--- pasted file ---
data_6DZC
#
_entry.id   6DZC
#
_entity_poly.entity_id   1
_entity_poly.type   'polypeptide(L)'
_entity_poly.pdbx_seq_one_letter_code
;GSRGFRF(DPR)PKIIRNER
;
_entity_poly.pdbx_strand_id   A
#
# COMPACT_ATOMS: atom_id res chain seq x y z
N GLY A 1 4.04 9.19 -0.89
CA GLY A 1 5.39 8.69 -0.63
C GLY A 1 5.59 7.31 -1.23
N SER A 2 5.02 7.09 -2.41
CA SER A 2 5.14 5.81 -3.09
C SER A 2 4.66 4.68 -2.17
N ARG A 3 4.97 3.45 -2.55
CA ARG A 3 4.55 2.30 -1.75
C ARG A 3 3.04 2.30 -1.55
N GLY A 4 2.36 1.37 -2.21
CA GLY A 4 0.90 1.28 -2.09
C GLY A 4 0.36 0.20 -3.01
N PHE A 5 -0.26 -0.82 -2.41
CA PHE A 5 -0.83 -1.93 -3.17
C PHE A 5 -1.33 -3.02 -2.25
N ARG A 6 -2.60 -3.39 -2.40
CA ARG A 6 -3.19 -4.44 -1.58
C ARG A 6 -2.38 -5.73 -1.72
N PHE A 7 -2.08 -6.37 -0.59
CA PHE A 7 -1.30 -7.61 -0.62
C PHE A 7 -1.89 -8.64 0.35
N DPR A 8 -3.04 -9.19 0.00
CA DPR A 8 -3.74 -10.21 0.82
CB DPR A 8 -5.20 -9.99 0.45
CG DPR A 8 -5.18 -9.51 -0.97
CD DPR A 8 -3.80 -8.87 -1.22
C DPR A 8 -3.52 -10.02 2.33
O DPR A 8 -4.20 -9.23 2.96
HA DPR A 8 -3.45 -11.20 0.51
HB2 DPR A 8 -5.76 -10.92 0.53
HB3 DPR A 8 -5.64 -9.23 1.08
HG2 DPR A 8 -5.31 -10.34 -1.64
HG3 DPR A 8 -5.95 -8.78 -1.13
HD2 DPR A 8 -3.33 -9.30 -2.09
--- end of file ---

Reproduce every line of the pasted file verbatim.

data_6DZC
#
_entry.id   6DZC
#
_entity_poly.entity_id   1
_entity_poly.type   'polypeptide(L)'
_entity_poly.pdbx_seq_one_letter_code
;GSRGFRF(DPR)PKIIRNER
;
_entity_poly.pdbx_strand_id   A
#
# COMPACT_ATOMS: atom_id res chain seq x y z
N GLY A 1 4.04 9.19 -0.89
CA GLY A 1 5.39 8.69 -0.63
C GLY A 1 5.59 7.31 -1.23
N SER A 2 5.02 7.09 -2.41
CA SER A 2 5.14 5.81 -3.09
C SER A 2 4.66 4.68 -2.17
N ARG A 3 4.97 3.45 -2.55
CA ARG A 3 4.55 2.30 -1.75
C ARG A 3 3.04 2.30 -1.55
N GLY A 4 2.36 1.37 -2.21
CA GLY A 4 0.90 1.28 -2.09
C GLY A 4 0.36 0.20 -3.01
N PHE A 5 -0.26 -0.82 -2.41
CA PHE A 5 -0.83 -1.93 -3.17
C PHE A 5 -1.33 -3.02 -2.25
N ARG A 6 -2.60 -3.39 -2.40
CA ARG A 6 -3.19 -4.44 -1.58
C ARG A 6 -2.38 -5.73 -1.72
N PHE A 7 -2.08 -6.37 -0.59
CA PHE A 7 -1.30 -7.61 -0.62
C PHE A 7 -1.89 -8.64 0.35
N DPR A 8 -3.04 -9.19 0.00
CA DPR A 8 -3.74 -10.21 0.82
CB DPR A 8 -5.20 -9.99 0.45
CG DPR A 8 -5.18 -9.51 -0.97
CD DPR A 8 -3.80 -8.87 -1.22
C DPR A 8 -3.52 -10.02 2.33
O DPR A 8 -4.20 -9.23 2.96
HA DPR A 8 -3.45 -11.20 0.51
HB2 DPR A 8 -5.76 -10.92 0.53
HB3 DPR A 8 -5.64 -9.23 1.08
HG2 DPR A 8 -5.31 -10.34 -1.64
HG3 DPR A 8 -5.95 -8.78 -1.13
HD2 DPR A 8 -3.33 -9.30 -2.09